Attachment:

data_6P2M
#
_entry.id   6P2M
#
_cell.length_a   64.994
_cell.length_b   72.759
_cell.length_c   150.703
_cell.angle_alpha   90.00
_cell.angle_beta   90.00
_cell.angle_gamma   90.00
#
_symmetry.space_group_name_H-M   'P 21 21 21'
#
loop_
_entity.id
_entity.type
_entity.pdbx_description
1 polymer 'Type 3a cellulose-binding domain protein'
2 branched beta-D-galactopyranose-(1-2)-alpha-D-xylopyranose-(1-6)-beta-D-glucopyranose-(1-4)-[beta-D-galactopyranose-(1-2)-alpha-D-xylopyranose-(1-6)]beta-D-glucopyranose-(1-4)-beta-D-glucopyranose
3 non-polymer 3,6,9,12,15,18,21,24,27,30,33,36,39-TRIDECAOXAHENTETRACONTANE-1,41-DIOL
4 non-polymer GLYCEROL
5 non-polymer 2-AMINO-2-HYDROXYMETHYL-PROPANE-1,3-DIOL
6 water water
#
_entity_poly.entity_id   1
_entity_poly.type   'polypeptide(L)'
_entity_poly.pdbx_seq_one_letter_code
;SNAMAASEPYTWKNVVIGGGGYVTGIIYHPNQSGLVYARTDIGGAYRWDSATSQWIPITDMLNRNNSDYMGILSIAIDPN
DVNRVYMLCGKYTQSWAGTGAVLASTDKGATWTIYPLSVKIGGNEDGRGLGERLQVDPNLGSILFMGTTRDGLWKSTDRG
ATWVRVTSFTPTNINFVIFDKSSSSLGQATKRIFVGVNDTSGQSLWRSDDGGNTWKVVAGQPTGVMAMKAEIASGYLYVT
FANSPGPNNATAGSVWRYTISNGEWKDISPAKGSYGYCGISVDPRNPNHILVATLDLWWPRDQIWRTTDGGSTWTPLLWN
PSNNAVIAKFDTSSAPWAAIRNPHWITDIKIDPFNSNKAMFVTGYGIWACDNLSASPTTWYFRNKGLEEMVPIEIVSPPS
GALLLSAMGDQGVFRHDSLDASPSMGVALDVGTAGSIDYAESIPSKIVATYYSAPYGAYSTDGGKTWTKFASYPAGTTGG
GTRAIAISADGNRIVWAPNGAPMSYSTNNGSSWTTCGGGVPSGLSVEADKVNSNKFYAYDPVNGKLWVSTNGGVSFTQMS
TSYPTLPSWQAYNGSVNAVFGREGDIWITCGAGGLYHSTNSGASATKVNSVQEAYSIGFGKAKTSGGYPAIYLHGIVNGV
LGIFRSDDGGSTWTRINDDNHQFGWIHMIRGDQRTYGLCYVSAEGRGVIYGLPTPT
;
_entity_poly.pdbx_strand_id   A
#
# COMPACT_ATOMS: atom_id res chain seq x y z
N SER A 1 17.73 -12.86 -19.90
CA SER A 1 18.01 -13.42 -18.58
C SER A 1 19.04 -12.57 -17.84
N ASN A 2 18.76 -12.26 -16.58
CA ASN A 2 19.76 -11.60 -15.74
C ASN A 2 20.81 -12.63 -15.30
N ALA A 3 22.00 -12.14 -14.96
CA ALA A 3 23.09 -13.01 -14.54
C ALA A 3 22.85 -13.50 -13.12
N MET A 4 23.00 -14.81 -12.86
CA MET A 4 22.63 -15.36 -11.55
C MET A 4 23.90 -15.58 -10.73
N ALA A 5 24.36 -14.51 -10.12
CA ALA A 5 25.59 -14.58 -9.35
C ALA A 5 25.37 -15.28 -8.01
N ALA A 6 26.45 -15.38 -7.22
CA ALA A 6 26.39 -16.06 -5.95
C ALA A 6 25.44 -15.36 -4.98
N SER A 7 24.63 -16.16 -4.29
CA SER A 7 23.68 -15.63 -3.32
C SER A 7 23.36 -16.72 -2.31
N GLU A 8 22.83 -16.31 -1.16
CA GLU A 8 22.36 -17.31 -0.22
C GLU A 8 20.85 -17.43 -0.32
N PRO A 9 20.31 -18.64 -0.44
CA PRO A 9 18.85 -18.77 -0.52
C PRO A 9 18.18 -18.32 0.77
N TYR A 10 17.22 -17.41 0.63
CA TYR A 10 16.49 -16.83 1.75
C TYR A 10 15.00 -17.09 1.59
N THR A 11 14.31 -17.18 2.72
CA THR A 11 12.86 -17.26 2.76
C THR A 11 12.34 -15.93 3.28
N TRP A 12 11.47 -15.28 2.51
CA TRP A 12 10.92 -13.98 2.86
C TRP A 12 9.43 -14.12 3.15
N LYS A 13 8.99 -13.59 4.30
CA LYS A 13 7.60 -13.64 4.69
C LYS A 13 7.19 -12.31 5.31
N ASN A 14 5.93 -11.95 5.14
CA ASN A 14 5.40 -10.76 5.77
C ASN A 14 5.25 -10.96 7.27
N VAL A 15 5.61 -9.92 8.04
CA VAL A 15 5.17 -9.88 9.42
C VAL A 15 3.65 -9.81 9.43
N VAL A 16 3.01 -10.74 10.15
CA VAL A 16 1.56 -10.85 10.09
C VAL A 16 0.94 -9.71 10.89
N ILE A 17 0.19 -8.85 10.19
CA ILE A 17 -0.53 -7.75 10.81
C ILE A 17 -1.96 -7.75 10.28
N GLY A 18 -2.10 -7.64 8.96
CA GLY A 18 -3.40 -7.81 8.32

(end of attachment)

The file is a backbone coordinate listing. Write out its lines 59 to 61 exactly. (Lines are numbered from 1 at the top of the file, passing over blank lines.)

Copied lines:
N SER A 7 24.63 -16.16 -4.29
CA SER A 7 23.68 -15.63 -3.32
C SER A 7 23.36 -16.72 -2.31